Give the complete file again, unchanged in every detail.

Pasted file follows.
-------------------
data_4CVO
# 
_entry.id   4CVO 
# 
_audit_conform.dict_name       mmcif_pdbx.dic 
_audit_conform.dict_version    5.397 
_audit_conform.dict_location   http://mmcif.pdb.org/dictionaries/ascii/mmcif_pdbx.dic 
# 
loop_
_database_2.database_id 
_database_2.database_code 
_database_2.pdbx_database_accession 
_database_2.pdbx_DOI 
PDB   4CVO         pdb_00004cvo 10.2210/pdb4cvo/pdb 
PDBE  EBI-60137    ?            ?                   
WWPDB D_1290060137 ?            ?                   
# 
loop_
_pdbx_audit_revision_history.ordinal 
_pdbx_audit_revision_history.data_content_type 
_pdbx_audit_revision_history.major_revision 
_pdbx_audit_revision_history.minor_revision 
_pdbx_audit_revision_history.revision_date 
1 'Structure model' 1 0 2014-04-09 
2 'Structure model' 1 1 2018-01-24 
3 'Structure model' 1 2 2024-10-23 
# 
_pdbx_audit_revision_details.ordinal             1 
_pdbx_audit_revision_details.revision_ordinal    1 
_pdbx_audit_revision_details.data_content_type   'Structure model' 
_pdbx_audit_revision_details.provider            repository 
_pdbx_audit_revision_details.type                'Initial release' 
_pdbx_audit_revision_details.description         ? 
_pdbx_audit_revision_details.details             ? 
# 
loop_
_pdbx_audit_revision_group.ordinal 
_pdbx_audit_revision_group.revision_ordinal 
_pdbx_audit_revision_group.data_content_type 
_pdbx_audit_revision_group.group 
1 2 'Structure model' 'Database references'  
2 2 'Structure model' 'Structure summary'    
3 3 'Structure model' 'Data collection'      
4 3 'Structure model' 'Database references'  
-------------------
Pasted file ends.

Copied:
data_4CVO
# 
_entry.id   4CVO 
# 
_audit_conform.dict_name       mmcif_pdbx.dic 
_audit_conform.dict_version    5.397 
_audit_conform.dict_location   http://mmcif.pdb.org/dictionaries/ascii/mmcif_pdbx.dic 
# 
loop_
_database_2.database_id 
_database_2.database_code 
_database_2.pdbx_database_accession 
_database_2.pdbx_DOI 
PDB   4CVO         pdb_00004cvo 10.2210/pdb4cvo/pdb 
PDBE  EBI-60137    ?            ?                   
WWPDB D_1290060137 ?            ?                   
# 
loop_
_pdbx_audit_revision_history.ordinal 
_pdbx_audit_revision_history.data_content_type 
_pdbx_audit_revision_history.major_revision 
_pdbx_audit_revision_history.minor_revision 
_pdbx_audit_revision_history.revision_date 
1 'Structure model' 1 0 2014-04-09 
2 'Structure model' 1 1 2018-01-24 
3 'Structure model' 1 2 2024-10-23 
# 
_pdbx_audit_revision_details.ordinal             1 
_pdbx_audit_revision_details.revision_ordinal    1 
_pdbx_audit_revision_details.data_content_type   'Structure model' 
_pdbx_audit_revision_details.provider            repository 
_pdbx_audit_revision_details.type                'Initial release' 
_pdbx_audit_revision_details.description         ? 
_pdbx_audit_revision_details.details             ? 
# 
loop_
_pdbx_audit_revision_group.ordinal 
_pdbx_audit_revision_group.revision_ordinal 
_pdbx_audit_revision_group.data_content_type 
_pdbx_audit_revision_group.group 
1 2 'Structure model' 'Database references'  
2 2 'Structure model' 'Structure summary'    
3 3 'Structure model' 'Data collection'      
4 3 'Structure model' 'Database references'  